Archive by Author

The Mormon Body Project: Thoughts Toward a History of Mormon Girls

16 Feb

Cross-posted at Juvenile Instructor.

I never knew I had fat calves until I tried on a pair of skinny jeans.  I tugged on the jeans – trying to get them over the bulges of my legs.  When I finally did, it was to no avail.  Pants that were big enough to fit over my calves were way too big in the waist.  I had never realized that I had fat calves before – it had never been an issue because the skirts and jeans that I had worn had never fit them closely or required them to be a certain size.  I soon discovered that the boots also in fashion were equally difficult to fit to my body.  Since then, I have been slightly uncomfortable with my fat calves and chubby knees.  Unfortunately, these areas of the body have proven to be especially unyielding to exercise.

In her book The Body Project, Joan Jacobs Brumberg argues that experiences like mine are not abnormal.  Women’s understandings of their bodies are influenced by pop culture, trends in fashion, and the cosmetics industry.  In the mid-twentieth century, fashion trends that required girls to bare their mid-riffs led girls to be more concerned about the firmness of their stomachs and bodies.[1]  A corset can’t hold your stomach in when you were required to bare flesh.  Brumberg’s project is to explore how the ideas that girls have had about their bodies have changed from the late nineteenth century to the present. Continue reading

Gender Historian Fail and a List of Books for 2011

3 Jan

So Liz , inspired by the Juvenile Instructor, initially challenged me to write a blog post detailing all the great feminist books that had been published this year.  I happily agreed and then quickly realized that I hadn’t actually read enough feminist books that had been published this year to make a full list.  Gender historian – FAIL!  So instead I present a list of the best books that I have read this year – whether fiction or nonfiction, feminist or not.  They are in no particular order.

  1. Julian Barnes, Arthur and George – Shortlisted for the Booker Prize, this novel explores the friendship between Sir Arthur Conan Doyle and George Edalje, the son of a Parsi vicar in the Midlands.  Edalje was falsely convicted of slashing ponies in 1903.  Barnes’ recreation of the trial and Doyle’s subsequent attempts to prove the innocence of Edalje brings up themes of national pride, spiritualism, race, and religious belief all while being set in late Victorian and early Edwardian England.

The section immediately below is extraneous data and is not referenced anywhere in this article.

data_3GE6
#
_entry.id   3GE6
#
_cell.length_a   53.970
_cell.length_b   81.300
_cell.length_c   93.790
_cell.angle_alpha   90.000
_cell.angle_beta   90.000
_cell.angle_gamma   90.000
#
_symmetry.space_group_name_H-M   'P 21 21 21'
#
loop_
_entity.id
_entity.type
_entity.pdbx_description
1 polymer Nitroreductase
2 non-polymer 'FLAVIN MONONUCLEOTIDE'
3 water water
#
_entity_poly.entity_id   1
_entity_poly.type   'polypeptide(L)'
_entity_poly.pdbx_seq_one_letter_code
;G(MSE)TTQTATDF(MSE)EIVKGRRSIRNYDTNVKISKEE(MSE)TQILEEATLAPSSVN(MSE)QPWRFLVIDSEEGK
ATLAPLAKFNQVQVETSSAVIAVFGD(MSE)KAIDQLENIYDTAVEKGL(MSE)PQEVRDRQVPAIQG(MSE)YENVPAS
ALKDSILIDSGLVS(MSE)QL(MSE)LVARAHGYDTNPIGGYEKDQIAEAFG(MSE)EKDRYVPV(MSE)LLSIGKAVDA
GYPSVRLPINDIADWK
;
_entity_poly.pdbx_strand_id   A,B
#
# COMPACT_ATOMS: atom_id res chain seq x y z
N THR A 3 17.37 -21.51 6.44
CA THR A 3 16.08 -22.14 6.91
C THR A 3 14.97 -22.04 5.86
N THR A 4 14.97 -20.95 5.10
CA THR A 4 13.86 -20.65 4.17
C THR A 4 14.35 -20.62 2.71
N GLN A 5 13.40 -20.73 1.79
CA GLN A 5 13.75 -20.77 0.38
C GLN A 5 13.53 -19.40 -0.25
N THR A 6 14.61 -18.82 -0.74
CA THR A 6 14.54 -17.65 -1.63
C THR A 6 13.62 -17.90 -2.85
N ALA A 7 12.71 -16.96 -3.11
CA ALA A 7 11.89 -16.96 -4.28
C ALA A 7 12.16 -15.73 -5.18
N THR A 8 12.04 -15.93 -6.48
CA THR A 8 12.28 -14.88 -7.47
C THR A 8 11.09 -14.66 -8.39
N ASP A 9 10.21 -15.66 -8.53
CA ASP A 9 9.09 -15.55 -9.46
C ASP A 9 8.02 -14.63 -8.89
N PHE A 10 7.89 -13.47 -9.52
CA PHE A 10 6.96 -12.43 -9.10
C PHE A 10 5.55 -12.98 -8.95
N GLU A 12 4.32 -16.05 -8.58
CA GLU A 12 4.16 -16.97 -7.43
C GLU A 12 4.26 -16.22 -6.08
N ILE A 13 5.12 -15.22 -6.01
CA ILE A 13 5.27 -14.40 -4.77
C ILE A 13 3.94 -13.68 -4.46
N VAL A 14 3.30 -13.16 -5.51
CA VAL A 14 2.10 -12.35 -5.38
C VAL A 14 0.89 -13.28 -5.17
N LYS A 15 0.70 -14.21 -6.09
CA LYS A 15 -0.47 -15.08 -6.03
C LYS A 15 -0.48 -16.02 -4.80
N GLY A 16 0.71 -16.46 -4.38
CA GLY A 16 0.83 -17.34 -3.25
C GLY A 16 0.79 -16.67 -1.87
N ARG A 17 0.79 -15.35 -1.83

2. Lauren Willig, The Secret History of the Pink Carnation – Most of my friends had already read several of Lauren Willig’s romance novels.  Willig was originally a graduate student in the Harvard history department before she dropped out of her program to become a lawyer and eventually a novelist.  Her books, of which this is the first, delight in combining historical detail with bodice ripping romance, and each novel is centered on the story of a young English girl who has happened the safety of her home to become a spy in Napoleonic France.  The novels are also framed by the story of a female graduate student at Harvard who is slowly uncovering this story as she reads the letters, diaries, and papers the women left behind for her doctoral dissertation.  The young girl, Willig’s Mary Sue, of course, has a dashing romantic interest of her own.  Think A.S. Byatt’s Possession – only deliberately girly and more fun.
  3. Elizabeth Elbourne, Blood Ground:  Colonialism, Missions, and the Contest for Christianity in the Cape Colony and Britain, 1799-1853 – The first academic work on this list, Elizabeth Elbourne’s Blood Ground is an exploration of the work of the London Missionary Society in the Cape Colony.  Elbourne argues that historians who have emphasized the dichotomy between indigenous African beliefs and white Christianity have missed the complexity of Southern African history.  By the time missionaries arrived in the Cape, she argues, the Africans living there had already been in contact with Europeans for decades.  Moreover, the translation of Christianity into Africa was something that required significant changes on both sides.  Elbourne’s exposition of British Christianity in the first chapter is also the best that I ever read.
  4. Celestine Vaite, Frangipani – One of the things I learned in undergrad is that if you want to feel productive without doing any real work, you should something read something marginally related to your research.  Hence, Frangipani by Celestine Vaite.   Frangipani examines the mother-daughter relationship between Materena Mahi, the only “professional” housekeeper in Tahiti, and her daughter Leilani.  For an American reader, their relationship is tinged with exoticism.  Breadfruit trees, Chinese stores, surfing, and dancing with French soldiers all mark it as taking place somewhere different than middle America, but the story between Materena and her daughter is still recognizable and touching.